We've talked before about whether policymakers have overstimulated U.S. demand relative to our capacity to supply. What if it's happening at a global scale?
Goldman's Jeff Currie recently spoke about the reasons why commodity prices have spiked even higher this year than expected on the rebound in demand. One of the biggest factors, he said, is that populist "redistribution" policies have been "much more broad-based and global" than they expected. Latin America has moved to the left this year, Germany appears to be drifting that way post-Merkel, China has its "Common Prosperity" drive, the U.K. has its "Levelling Up" initiative.
And even in the U.S., the fiscal stimulus Biden signed into law in March was much bigger than expected; $1.9 trillion, versus the $1.1 trillion or so that analysts originally thought. Think about that--the increase in the size of the package was greater than the entire $787 billion stimulus bill President Obama signed in 2009 to support the economy post-financial crisis.
The result has been a massive increase in real demand for physical goods. Demand for gasoline this summer hit not just a post-pandemic high, but an all-time high, notes Currie. Spending on goods in the U.S. alone is 20% higher than it was before the pandemic! This defines a commodities "supercycle," which, according to Currie, is "a structural rise in demand." And yes, he thinks we're in one.
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You can get bull markets here and there from supply shocks (like a drop in Saudi oil production). But you can only get broad commodities supercycles from a structural increase in real demand. And this, Currie adds, can only come from lower-income populations, which overwhelm the world's wealthy in terms of their sheer size. Here's how he explains it:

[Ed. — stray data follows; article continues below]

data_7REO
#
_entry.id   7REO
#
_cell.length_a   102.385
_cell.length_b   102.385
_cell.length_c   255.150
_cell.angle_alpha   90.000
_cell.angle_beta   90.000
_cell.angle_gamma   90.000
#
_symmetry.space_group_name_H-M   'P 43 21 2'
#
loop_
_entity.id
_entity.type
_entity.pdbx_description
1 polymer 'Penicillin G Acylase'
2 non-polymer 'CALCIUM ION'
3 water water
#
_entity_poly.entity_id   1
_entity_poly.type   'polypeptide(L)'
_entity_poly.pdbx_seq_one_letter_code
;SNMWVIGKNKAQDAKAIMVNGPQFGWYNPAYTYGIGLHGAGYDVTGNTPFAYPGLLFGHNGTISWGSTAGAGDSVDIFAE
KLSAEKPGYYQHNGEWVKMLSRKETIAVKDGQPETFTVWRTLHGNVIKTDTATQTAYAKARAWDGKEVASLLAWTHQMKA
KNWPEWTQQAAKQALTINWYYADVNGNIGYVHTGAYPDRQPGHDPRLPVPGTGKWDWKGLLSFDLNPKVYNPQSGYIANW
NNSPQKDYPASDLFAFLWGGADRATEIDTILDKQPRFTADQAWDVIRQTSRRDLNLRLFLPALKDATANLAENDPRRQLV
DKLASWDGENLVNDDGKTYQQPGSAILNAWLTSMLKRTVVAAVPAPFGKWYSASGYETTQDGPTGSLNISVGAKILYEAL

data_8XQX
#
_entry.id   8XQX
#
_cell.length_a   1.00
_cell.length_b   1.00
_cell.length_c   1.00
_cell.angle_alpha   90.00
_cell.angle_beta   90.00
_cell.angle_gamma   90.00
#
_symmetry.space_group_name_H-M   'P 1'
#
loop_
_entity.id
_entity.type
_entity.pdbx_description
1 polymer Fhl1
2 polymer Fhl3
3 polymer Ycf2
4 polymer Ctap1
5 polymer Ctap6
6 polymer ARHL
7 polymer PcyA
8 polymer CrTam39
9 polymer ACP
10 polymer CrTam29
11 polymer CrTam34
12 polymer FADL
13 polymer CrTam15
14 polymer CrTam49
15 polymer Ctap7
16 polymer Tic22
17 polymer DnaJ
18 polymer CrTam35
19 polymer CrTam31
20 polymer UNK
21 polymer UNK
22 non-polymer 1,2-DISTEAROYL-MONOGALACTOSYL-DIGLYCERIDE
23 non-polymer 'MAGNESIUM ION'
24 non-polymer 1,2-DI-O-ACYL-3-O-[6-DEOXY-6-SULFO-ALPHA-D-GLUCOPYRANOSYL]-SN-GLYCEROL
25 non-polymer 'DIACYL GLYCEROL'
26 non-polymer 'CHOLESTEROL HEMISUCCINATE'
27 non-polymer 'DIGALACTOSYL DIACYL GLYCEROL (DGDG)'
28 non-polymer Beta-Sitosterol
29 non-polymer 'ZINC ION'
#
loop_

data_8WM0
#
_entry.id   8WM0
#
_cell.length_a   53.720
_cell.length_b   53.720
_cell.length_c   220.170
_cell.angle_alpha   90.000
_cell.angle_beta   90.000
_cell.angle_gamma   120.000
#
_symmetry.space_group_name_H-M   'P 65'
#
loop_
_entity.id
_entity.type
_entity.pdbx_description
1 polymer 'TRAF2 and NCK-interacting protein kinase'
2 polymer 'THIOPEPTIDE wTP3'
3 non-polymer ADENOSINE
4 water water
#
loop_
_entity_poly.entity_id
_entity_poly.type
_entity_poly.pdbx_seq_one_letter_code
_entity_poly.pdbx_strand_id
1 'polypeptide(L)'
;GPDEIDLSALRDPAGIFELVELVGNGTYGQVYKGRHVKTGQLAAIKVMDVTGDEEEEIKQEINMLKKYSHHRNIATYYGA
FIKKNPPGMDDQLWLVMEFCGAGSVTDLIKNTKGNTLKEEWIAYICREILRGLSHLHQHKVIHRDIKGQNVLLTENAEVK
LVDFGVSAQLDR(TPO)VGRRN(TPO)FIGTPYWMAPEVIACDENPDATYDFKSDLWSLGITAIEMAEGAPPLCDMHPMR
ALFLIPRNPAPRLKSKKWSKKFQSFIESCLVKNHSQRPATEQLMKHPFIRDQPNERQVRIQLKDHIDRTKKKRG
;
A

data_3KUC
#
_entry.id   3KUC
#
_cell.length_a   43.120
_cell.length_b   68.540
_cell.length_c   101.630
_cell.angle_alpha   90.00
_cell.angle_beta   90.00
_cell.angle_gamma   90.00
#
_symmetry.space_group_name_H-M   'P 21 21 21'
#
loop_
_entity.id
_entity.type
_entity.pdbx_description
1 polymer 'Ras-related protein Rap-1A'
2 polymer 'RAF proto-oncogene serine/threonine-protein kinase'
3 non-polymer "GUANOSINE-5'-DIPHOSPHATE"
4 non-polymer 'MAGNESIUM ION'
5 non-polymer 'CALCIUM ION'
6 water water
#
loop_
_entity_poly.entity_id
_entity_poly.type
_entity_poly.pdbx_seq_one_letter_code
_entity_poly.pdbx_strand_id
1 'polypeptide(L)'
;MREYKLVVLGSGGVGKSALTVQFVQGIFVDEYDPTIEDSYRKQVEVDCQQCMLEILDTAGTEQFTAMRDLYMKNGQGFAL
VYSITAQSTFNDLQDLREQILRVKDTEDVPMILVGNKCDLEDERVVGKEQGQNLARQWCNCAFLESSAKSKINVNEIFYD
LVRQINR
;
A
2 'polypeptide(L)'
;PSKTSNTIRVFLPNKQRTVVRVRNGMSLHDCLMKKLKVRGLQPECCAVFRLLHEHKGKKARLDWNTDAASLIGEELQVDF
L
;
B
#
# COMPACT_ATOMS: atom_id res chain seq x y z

"What do the world's rich control? Dollars. Can they create GDP? Yes. But can they create physical goods inflation? Numerically impossible. There's not enough of them. Only the world's low-income groups can create inflation and commodity bull markets and there is no exception to that. You cannot find me an exception."
Even the 1970s inflation, Currie says, can be tied back to LBJ's "Great Society" policies in the 1960s (which included Johnson's "War on Poverty" and the creation of Medicare and Medicaid). President Biden's agenda is often thought of in a similar way--but it may be that the Covid response has already supplanted the targeted spending efforts Biden had in mind.
In the U.S. today, "low-income" describes 44% of households, or some 50 million people, according to the official stats. Now add in the rest of the world, and look at what's happening in commodities--oil is at $85 a barrel now, a fresh seven-year high. Wheat is at a ten-year high. The CRB "Raw Industrials" index, covering burlap, tallow, cotton, tin, and wool, among others, is at an all-time high.
So yes, policymakers worldwide seem to have already succeeded in redistributing wealth to lower-income populations that are now driving a massive increase in physical demand. But it's a lot easier to spark a 20% increase in demand than to bring on a 20% increase in supply, especially during a pandemic. So the result is price spikes, shortages, and generally less satisfaction than you might expect.
The quicker more supply can be brought online, the sooner prices will stop surging, and the better off the population will truly be. Otherwise, price spikes themselves could cause a recession that falls hardest on the lower-income groups that redistribution was most meant to help.
See you at 1 p.m!